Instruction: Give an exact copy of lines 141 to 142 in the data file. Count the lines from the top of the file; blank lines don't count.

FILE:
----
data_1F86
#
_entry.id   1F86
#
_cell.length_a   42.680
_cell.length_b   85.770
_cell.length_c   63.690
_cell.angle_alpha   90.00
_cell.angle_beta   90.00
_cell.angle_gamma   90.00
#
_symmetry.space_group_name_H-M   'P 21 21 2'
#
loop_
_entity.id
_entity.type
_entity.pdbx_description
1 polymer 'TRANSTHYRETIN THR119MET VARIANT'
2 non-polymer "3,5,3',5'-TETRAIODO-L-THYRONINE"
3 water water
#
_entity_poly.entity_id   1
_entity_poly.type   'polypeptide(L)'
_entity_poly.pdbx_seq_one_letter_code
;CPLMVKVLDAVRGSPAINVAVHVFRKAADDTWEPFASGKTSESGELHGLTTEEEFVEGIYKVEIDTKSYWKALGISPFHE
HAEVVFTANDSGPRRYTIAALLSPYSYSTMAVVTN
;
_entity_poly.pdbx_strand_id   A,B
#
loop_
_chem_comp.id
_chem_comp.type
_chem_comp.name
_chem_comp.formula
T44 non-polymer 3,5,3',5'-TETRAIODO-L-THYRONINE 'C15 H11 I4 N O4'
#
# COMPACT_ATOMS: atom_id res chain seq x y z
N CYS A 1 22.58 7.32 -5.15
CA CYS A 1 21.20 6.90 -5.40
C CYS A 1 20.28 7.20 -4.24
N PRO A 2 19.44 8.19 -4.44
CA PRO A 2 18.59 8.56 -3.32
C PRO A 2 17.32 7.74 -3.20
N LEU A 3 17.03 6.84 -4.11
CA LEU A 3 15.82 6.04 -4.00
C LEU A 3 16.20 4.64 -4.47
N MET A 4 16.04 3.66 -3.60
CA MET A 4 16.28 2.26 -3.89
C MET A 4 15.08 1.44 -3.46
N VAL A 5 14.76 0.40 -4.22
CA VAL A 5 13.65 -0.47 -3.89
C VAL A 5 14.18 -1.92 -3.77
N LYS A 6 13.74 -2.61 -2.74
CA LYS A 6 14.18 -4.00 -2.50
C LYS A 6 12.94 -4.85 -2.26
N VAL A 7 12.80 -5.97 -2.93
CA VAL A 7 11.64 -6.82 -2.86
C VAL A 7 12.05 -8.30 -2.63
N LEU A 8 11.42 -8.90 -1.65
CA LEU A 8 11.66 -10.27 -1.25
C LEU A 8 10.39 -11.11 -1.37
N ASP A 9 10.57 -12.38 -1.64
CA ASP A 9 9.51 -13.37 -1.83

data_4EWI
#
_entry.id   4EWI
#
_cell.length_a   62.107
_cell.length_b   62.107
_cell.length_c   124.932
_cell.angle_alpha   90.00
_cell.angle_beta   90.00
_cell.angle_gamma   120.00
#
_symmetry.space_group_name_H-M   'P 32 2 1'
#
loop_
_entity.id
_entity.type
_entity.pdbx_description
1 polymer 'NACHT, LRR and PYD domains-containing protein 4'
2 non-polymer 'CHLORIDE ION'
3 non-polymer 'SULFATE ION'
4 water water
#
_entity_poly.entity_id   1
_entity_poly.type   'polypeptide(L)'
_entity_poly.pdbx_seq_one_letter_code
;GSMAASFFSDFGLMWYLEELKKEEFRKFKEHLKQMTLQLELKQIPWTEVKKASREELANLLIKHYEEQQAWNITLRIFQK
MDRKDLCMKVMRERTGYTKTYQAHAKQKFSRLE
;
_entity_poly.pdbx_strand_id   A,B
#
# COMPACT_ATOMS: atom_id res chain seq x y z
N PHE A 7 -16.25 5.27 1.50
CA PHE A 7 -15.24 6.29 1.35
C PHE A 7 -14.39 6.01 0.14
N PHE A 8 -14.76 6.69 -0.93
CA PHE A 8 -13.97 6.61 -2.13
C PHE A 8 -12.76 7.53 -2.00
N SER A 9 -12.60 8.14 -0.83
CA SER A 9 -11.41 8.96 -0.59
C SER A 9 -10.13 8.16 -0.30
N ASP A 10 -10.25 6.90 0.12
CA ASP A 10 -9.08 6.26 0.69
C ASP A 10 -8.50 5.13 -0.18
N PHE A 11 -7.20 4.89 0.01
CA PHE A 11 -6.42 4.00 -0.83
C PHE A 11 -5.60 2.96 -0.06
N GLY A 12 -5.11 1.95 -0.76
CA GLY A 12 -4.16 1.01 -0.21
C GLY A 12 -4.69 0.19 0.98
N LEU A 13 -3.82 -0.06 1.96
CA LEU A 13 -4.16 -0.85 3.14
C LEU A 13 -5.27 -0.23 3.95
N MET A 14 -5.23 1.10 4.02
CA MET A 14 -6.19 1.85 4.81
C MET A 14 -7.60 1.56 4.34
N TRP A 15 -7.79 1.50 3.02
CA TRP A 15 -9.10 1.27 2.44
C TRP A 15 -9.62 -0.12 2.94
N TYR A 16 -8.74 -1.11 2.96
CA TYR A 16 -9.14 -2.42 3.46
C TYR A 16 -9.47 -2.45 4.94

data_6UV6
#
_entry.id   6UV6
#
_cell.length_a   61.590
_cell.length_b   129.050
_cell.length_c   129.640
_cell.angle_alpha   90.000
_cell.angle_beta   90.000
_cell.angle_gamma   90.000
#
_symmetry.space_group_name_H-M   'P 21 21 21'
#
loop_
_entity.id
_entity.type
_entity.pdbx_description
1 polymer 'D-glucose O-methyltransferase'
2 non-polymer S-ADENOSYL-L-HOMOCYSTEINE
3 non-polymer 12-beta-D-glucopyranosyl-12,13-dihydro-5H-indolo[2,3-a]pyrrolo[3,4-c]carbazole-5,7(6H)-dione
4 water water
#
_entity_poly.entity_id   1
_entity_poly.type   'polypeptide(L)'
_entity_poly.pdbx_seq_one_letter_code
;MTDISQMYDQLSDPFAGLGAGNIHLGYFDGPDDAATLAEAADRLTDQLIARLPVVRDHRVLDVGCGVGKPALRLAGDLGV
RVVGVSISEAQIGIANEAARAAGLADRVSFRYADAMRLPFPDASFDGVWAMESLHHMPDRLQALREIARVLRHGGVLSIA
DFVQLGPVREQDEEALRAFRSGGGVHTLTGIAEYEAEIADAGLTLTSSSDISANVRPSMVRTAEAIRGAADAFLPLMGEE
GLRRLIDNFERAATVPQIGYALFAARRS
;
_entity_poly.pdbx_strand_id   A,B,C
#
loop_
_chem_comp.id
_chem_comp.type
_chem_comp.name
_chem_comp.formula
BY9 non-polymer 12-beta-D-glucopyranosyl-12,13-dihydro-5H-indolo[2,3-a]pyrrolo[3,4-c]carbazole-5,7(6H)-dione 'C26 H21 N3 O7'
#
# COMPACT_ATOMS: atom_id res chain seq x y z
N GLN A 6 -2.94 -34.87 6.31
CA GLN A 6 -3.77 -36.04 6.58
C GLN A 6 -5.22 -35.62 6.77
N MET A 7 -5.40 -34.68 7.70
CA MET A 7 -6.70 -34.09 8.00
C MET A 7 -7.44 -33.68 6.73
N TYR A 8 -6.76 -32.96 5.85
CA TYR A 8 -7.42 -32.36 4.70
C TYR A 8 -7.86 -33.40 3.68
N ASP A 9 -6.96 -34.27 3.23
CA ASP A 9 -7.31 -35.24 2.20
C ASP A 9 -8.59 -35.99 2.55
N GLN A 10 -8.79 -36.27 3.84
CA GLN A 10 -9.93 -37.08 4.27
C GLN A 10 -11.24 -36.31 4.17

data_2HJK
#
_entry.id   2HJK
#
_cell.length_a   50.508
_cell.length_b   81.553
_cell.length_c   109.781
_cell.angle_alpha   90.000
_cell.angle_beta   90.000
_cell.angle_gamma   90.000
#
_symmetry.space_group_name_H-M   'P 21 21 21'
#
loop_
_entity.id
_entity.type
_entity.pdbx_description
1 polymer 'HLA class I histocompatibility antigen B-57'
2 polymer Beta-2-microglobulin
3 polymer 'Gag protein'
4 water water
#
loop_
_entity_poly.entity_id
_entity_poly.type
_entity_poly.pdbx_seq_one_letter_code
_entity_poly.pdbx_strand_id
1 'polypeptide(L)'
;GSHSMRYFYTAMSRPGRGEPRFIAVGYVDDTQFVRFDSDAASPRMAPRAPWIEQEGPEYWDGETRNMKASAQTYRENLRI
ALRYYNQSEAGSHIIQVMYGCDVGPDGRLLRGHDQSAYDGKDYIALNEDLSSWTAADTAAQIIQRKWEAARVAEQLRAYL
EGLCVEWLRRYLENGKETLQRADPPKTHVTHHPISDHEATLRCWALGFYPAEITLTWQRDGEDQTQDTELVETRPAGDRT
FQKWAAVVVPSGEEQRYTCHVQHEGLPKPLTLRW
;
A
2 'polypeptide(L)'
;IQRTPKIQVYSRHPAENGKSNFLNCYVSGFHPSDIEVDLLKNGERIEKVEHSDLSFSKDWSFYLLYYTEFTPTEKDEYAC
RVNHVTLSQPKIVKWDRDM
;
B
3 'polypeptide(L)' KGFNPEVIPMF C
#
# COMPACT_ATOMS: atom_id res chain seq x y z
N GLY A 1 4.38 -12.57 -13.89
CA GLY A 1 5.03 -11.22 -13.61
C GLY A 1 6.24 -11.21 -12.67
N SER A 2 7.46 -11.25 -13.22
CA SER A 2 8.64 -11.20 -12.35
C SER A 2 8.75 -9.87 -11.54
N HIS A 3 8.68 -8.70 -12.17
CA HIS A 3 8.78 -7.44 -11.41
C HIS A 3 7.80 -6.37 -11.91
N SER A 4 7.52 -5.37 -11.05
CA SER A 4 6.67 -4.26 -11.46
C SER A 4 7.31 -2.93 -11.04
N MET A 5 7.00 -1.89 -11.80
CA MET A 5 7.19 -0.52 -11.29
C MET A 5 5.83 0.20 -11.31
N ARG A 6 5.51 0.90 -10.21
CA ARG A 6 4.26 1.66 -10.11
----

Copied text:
_entity.pdbx_description
1 polymer 'D-glucose O-methyltransferase'